It’s the 1900s. He had a pole hanging baskets of fruits on his shoulders. Up and down Prinsep Street he went, selling fruits in the tropical heat. Then he heard singing.
He stopped to listen.
The chorus of voices ascended above the ceilings and the walls of the building. A white man noticed him and came out to greet him. He saw the white man coming, and quickly grabbed his pole of fruits and dashed. But that was not how this ended.
Up and down Prinsep Street he went day after day. And the singing rose again. Voices erupted and spilled onto the street. The fruit hawker stopped again outside the building.
The white man came out again. The fruit hawker was just about to make a dash, but the white man called out to him in Hokkien. The fruit hawker stopped in his tracks. Come in, that white man said. He was probably a kind stately Reverend with a deep gurgling voice.
The fruit hawker followed him into the building.
That was what is today Prinsep Street Presbyterian Church. The Reverend might have been Cook. It was probably the Straits Chinese Church or the Malay Mission Chapel. The fruit hawker’s name was Chew.
Chew stepped into the church. He heard the Gospel preached to him, probably in Hokkien. He believed. And it was counted to him as righteousness.
Some time later, Chew returned to China to marry the woman who was betrothed to him. Together they returned. They would eventually have a daughter, Annie. Annie would later marry Peter Yap, father of my father-in-law.
Chew would later become a rich rice merchant. He would own the land in what is today in Serangoon. He owned the land from where Yio Chu Kang Chapel stands today to the row of shophouses near Tai Seng Christian Church. In 1927, he donated land to the establishment of Yio Chu Kang Gospel Hall. The church was built on that land.
During World War II, bombs were unleashed on that land. But the church was untouched. The houses which home my father-in-law’s mother were untouched. When the Japanese came to occupy the land, Chew exercised diplomacy and persuaded the Japanese soldiers to spare his family, and his clan living in that village, Chia Keng village. He gave the soldiers food and shelter. The captain established his quarters there and provided immunity. By this, the family and the church were spared the terrors of war.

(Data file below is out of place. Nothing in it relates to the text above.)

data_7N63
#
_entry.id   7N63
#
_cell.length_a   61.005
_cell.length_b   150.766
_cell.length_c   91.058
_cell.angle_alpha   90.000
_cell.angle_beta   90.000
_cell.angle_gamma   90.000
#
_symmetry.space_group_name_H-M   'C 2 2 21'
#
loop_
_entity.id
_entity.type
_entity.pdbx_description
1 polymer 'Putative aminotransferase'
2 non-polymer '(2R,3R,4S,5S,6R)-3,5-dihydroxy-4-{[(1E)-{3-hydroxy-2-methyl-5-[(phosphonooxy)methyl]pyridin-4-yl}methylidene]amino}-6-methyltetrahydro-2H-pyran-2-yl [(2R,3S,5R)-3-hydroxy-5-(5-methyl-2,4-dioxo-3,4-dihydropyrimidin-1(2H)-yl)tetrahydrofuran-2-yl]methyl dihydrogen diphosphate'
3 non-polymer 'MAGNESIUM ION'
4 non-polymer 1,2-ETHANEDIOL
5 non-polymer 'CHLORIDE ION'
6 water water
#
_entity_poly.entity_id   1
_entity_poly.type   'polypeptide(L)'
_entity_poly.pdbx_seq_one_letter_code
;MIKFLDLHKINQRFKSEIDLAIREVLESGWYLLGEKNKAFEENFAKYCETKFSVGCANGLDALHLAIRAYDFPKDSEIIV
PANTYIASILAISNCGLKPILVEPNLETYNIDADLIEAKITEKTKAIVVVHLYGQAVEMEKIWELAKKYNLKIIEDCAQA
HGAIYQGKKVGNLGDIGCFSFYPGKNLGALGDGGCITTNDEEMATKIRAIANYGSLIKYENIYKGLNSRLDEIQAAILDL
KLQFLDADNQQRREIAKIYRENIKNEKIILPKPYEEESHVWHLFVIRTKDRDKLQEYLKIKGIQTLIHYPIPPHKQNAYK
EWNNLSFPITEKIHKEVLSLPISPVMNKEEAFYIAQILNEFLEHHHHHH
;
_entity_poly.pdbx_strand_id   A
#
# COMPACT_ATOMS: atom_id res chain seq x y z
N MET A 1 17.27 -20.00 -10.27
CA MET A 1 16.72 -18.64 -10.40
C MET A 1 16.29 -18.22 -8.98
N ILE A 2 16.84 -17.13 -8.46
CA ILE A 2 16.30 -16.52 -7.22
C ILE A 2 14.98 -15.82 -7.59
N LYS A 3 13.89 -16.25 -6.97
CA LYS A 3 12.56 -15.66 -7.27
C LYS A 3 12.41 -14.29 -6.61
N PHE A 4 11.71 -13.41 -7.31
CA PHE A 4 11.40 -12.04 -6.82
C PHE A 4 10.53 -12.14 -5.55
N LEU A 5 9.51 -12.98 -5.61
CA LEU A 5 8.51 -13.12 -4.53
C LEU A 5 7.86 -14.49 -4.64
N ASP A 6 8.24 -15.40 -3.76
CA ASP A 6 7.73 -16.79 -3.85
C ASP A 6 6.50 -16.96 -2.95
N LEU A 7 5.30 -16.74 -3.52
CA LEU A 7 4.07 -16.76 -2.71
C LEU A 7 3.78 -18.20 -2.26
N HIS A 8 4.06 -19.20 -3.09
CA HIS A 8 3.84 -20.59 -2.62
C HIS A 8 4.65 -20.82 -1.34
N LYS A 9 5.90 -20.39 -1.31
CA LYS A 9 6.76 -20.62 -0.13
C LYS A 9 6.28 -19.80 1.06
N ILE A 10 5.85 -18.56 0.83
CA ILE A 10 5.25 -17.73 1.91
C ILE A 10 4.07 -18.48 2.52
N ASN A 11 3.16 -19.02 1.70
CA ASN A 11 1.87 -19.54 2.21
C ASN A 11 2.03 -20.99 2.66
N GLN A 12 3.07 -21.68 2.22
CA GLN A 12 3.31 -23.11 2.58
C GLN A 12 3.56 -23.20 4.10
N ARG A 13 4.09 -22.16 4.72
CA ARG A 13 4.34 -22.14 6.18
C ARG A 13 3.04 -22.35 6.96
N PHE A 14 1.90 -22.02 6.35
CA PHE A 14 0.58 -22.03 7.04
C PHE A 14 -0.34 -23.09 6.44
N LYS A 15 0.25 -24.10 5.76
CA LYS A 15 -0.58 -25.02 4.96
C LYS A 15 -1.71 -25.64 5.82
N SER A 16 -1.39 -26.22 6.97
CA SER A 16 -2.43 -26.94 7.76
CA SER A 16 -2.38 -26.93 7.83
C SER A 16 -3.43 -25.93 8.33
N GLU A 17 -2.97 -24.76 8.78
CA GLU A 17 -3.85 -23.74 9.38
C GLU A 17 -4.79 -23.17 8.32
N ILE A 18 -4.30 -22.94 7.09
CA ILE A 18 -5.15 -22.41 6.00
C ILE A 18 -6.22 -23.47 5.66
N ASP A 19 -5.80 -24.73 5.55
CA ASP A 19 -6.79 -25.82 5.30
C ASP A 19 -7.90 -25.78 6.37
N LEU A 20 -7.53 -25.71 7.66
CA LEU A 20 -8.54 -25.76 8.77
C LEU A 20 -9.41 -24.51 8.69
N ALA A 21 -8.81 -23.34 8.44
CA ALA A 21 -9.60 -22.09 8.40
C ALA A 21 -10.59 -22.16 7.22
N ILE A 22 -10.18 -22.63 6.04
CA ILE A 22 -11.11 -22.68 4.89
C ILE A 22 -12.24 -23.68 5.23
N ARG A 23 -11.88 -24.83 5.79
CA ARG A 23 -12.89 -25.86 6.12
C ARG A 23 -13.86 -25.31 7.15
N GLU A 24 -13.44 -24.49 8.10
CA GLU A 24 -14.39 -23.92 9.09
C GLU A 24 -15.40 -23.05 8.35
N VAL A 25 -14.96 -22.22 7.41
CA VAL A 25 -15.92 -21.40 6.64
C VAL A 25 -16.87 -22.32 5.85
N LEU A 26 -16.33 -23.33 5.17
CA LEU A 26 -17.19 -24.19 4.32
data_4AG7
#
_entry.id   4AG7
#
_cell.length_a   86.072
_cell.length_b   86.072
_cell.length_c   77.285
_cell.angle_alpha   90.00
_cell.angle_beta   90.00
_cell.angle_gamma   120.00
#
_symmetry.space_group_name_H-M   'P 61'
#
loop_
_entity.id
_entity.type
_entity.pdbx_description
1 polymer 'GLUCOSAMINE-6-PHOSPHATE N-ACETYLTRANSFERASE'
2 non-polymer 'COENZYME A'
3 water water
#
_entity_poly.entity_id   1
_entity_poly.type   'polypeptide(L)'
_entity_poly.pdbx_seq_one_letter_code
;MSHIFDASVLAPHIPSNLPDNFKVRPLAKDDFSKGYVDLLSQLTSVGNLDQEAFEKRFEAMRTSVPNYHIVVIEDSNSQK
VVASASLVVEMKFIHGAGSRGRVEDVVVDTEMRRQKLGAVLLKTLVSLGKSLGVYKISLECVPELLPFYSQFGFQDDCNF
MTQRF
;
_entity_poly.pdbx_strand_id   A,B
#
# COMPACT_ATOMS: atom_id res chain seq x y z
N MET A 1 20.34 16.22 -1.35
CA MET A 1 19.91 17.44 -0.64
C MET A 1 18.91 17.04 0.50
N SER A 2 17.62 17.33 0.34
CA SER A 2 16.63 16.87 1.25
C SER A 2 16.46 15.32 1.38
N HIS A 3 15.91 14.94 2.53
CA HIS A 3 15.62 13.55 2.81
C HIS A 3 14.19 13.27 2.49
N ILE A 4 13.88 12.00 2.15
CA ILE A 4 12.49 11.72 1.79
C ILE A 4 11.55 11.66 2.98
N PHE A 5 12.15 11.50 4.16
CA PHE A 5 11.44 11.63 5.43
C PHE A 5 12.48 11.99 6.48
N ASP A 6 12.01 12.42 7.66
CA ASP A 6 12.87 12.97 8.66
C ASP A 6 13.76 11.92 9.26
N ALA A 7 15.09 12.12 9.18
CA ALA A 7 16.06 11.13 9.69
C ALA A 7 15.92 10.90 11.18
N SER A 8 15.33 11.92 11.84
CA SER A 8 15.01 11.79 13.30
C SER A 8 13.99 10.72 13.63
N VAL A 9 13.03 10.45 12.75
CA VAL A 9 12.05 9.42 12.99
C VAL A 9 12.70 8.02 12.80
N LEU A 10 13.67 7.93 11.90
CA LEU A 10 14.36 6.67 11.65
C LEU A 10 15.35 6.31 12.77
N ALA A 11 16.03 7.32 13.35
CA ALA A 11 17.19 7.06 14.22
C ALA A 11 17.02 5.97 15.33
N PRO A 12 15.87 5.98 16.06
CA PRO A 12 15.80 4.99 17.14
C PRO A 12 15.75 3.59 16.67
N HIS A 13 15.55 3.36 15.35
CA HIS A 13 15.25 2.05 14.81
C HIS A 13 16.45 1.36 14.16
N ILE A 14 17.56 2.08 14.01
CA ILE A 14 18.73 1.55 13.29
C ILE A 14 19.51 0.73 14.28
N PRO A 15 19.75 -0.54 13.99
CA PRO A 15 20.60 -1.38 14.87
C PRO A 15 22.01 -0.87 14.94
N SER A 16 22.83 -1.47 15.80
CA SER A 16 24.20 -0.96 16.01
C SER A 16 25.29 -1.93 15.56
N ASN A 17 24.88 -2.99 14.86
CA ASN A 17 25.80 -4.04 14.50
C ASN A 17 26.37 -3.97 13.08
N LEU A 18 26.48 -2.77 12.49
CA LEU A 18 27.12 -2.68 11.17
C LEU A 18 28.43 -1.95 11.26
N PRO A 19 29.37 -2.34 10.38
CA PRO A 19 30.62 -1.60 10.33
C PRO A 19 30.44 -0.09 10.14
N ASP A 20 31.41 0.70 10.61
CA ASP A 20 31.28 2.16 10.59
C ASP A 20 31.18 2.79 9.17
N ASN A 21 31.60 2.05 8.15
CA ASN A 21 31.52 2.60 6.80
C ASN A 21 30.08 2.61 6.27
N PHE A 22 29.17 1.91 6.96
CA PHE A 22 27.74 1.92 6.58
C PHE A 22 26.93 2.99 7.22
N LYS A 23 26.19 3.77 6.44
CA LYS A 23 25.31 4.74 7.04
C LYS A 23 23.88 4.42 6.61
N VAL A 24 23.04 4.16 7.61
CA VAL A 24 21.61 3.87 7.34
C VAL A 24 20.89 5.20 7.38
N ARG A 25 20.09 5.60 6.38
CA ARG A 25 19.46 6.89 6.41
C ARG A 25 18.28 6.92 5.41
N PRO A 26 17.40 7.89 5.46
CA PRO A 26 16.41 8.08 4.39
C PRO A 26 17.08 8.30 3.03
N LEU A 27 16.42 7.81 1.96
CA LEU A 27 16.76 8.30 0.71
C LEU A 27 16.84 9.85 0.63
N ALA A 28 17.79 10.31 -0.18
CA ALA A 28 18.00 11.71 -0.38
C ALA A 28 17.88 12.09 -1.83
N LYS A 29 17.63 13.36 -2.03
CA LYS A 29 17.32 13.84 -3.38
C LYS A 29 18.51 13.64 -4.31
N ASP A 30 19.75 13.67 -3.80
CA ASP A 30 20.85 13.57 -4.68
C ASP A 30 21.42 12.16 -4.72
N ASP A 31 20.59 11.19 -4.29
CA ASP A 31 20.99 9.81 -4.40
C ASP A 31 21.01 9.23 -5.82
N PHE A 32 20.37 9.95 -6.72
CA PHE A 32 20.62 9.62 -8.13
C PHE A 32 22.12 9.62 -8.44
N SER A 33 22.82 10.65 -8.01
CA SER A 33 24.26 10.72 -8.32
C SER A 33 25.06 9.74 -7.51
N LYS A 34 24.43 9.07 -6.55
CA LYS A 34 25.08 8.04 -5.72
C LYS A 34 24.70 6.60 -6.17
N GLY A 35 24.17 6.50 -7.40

Out of that family came Annie, my father-in-law’s mother. She would marry Peter Yap, a poor teacher in Nanyang Girls’ High School.
In 1921, Peter Yap’s parents landed in Singapore fresh off a boat. His mother was carrying a child, who would be Peter Yap. An uncle who was already in Singapore received them from their voyage, and within the first few days or weeks of their arrival, preached the Gospel to them. They believed. And it was counted to them as righteousness. Their son then came into this world. They named him Fa Chuan, that is, to proclaim widely, in belief and hope that this son would go far and wide to proclaim the Gospel they had come to hold dearly.
This son Peter Yap would later live up to his name and have an itinerant preaching ministry in Singapore and Malaysia. He would also be the translator for Billy Graham in his crusade here in Singapore. On those few evenings, thousands came to believe in the Gospel. A revival erupted in the Singapore Church in the 1970s as a result.
Peter Yap and Annie Chew would have five children, one of whom is Andrew Yap. He would marry Myrtle Sim. They would have three daughters. One of whom is Ethel Yap. In 2014, she married me.
The church on that land was Yio Chu Kang Gospel Hall. Come next year it would celebrate its 90th anniversary. Some folks from Gospel Hall’s Sunday School would later join Bethesda Bras Brasah, the mother church of the Brethren church in Singapore. That eventually led to the birth of Yio Chu Kang Chapel in 1954. Today I worship together with four hundred people in that church.
In this church, I came to hear and believe the Gospel. The Gospel of an unchanging living Christ. The same Christ whom the fruit hawker Chew heard about and believed in the 1900s from the white Reverend. The same Christ whom Peter Yap’s parents heard fresh off the boat in 1921. The same Christ whom Annie and Peter would believe in. The same Christ whom my father-in-law encountered. The same Christ whom my wife knows. The same Christ whom I call my King. The same Christ who is head of the church, the faith community, I find family in.
There are many stories of history which go untold. There are some stories which are told and retold. Tonight, I heard many stories.
I heard stories of war, poverty, industriousness, creativity, motherhood, camaraderie, ministry, family, faith, hope and love.
The stories all paint a picture. A picture of a person who stands behind, beneath, between, every story, every relationship, and every miracle.
That person is Jesus. He is the Christ of that Gospel.
The Christ who leaves traces of his fingerprints on the endless thread of history which binds generation to generation.
The Christ who is the same yesterday, today and forever.
The Christ who is alive and at work even at this moment, working his way in my heart as he is in all of ours.
The Christ who is faithful and surely, as he has said, he is with us until the end of the age.